I picked them up, 2 for 5 bucks at a Happy Harry’s one day before Christmas. ABC’s for Matt and multiplication for Mary. For both kids, they have been an absolute Godsend. We’ve done them four times so far. At first, I just held up each one for about five seconds or so, singing a little song I stole from a leapfrog video to the tune of “The farmer in the Dell” - or whatever the hell that retarded song is called.
The A says Ah, The A says Ah,
Every letter makes a sound, the A says Ah…
The first time we did it was at bedtime, where he was tucked in and just watching me the way that he would if I were reading him a story - not grabbing at them or wanting to handle them himself. Later on after he’d at least been introduced to the sight/sound of the letters, I started letting him sit at the table to do them with me. After doing that little song sequence for about a quarter of the letters, I started letting him hold the ones we went through. When he started asking for them, I made him repeat the letter and the sound it made (giving him the answer every time: You want the D? Okay, say D. Good, now say (sound). Here ya go!)
Once he’d acquired a small collection of letters, I let him “scramble” them up, which he REALLY had fun with, lying them on the bed/table/whatever and jumbling them up so that they were out of order. I’d pick up a random letter and have him find the matching upper or lowercase one.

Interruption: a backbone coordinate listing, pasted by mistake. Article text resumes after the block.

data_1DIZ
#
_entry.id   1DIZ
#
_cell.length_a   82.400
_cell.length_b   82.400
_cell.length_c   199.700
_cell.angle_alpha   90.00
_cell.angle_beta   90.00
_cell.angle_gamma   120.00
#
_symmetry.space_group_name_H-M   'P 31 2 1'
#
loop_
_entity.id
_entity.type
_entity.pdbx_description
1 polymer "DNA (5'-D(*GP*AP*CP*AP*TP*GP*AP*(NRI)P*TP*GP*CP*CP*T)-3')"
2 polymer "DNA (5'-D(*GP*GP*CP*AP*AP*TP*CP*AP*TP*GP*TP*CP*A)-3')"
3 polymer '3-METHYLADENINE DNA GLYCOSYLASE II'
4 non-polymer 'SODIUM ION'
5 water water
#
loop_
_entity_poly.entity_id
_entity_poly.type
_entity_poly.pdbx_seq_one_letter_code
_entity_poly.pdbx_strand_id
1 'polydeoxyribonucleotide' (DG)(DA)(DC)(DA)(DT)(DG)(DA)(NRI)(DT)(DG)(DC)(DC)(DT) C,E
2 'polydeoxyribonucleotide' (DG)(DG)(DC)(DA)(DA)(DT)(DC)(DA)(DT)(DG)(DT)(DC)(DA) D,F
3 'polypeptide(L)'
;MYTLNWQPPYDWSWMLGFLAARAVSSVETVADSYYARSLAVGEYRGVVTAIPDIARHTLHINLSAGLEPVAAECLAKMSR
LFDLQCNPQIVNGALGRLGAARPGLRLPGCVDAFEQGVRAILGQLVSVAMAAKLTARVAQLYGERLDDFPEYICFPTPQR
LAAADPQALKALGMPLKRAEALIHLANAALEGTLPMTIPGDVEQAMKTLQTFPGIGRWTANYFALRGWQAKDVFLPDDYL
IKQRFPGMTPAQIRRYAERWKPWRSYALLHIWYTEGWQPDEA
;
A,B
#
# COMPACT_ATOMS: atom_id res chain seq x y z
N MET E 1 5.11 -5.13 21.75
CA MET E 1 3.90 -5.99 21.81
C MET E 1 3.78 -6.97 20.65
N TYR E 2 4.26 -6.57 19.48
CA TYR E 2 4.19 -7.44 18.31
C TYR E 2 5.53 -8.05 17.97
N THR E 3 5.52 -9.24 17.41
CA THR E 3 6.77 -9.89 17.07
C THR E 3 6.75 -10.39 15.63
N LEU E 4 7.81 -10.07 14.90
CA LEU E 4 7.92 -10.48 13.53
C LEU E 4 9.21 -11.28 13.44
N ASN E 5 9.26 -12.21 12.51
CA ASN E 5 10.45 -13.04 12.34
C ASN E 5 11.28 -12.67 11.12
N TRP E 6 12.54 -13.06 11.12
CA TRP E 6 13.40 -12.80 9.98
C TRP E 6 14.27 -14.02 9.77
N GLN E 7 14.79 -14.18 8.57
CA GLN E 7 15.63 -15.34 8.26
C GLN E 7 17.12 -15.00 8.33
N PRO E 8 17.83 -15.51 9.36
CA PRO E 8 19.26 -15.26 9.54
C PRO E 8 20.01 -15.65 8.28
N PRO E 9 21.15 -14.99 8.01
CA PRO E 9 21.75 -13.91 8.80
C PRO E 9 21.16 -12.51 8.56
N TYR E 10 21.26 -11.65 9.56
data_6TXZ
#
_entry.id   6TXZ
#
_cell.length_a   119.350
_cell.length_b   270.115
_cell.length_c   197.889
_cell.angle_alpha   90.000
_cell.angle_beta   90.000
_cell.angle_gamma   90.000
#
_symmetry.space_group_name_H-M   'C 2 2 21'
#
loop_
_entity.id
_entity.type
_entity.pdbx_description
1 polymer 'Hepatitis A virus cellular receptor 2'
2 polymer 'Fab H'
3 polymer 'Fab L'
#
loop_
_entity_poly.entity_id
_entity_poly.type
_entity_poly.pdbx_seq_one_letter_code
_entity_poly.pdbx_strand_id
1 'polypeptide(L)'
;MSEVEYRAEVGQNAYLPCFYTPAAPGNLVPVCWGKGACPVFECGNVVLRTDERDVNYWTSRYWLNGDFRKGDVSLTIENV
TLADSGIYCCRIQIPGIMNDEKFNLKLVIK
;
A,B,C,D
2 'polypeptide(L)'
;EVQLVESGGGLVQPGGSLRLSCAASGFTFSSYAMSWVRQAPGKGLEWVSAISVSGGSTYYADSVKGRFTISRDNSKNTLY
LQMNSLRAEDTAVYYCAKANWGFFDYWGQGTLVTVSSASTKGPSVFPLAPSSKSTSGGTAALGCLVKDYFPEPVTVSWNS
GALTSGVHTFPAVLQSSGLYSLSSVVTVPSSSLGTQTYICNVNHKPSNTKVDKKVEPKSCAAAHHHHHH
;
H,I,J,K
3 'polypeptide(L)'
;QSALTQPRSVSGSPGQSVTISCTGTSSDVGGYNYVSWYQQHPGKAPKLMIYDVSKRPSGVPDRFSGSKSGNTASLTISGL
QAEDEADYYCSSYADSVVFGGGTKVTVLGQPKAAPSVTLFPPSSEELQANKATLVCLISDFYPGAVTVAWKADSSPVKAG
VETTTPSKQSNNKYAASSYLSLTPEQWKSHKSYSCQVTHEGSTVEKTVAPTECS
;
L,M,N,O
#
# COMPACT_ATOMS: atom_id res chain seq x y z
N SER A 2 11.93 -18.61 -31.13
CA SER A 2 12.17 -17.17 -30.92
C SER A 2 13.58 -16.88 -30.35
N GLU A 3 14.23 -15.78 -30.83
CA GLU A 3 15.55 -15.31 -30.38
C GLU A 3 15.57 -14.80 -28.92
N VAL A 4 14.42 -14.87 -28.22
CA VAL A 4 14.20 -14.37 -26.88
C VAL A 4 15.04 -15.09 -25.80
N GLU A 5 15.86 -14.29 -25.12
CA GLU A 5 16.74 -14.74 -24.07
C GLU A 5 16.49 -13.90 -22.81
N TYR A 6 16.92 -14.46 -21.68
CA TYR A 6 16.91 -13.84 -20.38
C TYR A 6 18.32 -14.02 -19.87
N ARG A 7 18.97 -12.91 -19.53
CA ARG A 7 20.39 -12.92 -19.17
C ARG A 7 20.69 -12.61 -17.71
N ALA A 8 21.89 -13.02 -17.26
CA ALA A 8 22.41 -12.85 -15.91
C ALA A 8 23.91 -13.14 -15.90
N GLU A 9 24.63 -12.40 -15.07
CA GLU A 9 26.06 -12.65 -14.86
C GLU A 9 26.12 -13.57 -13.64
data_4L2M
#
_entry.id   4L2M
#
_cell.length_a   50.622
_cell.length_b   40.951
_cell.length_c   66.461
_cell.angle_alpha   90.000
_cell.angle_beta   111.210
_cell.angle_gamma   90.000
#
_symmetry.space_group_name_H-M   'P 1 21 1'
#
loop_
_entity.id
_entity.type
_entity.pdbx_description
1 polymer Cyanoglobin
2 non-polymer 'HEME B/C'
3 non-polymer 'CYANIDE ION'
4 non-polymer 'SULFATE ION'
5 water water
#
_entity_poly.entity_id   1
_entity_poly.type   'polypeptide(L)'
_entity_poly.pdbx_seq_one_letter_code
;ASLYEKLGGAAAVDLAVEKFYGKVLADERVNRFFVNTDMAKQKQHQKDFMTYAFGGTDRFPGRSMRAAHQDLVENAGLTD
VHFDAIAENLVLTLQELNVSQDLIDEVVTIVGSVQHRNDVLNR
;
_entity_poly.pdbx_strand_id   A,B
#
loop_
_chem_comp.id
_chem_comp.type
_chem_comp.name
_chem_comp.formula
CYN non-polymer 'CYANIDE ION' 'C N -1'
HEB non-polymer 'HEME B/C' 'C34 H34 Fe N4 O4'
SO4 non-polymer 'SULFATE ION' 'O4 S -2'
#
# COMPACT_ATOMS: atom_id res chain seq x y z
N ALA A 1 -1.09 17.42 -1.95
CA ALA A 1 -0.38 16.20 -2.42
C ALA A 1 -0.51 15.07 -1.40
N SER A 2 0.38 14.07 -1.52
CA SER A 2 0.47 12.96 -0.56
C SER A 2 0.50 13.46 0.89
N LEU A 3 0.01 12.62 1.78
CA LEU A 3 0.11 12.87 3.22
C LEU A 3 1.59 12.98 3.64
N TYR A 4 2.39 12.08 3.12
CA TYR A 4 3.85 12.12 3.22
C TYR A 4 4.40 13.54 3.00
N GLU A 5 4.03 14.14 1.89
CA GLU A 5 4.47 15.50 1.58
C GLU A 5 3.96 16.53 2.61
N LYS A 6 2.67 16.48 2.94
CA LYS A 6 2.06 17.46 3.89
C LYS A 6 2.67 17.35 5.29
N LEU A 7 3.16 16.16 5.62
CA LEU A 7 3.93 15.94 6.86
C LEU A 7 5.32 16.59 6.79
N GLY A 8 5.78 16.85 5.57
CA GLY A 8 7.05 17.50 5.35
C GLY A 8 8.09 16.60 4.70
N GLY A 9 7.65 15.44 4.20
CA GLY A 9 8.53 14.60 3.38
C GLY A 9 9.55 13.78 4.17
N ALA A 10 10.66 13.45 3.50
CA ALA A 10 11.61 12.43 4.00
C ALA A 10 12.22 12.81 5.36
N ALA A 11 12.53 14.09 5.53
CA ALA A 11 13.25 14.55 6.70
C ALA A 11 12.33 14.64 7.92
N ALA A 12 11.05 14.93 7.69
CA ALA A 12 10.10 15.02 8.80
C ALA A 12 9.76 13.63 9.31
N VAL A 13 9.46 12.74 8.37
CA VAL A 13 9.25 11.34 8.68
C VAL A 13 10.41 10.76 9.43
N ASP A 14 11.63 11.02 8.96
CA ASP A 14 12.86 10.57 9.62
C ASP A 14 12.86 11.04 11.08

It blew me away that he was able to
A.) stay interested
B.) keep up with the shifts in task throughout the game
C.) repeat each sound so accurately
D.) BE SO FREAKING ADORABLE… (What? I was!)
E.) actually look for and find the correct matching letter on his own.
We definitely don’t have time to do these kinds of activities every night, because Matthew shares us with an older sibling - who requires a lot more one-on-one help with homework, nightly reading, chores, flashcards & activities of her own… Plus studying for her upcoming DSTP tests. I try to do some kind of extra, educational activity with at least one of the kids each night. It’s ENTIRELY TOO DEMANDING, but - -hey, that’s what I signed up for, right?
Wednesday, January 27, 2010
Are there enough for us all up there?
Or do some folks have to share?
Last night driving home from work, my mind was reeling like the cars on the road, weaving in and out, trying to make it to a thousand different places at once. My cappuccino buzz was wearing off and I still had so much to do. Home is not a traditional retreat for a new, working mother - it’s where the work really begins. I told myself that tonight was not the night to fold the three loads of laundry that went through the dryer today. Tonight was not the night to give Matthew a bath. Tonight we were skipping flashcards. Tonight was a night to put my feet up. Tonight I’d microwave some popcorn and have Spencer put that movie in from blockbuster. I’d watch it in my slippers and I’d let myself fall asleep before it was even over. The kids would be in bed early. Maybe I’d top it off with a nice, hot bubble bath, if I was still awake.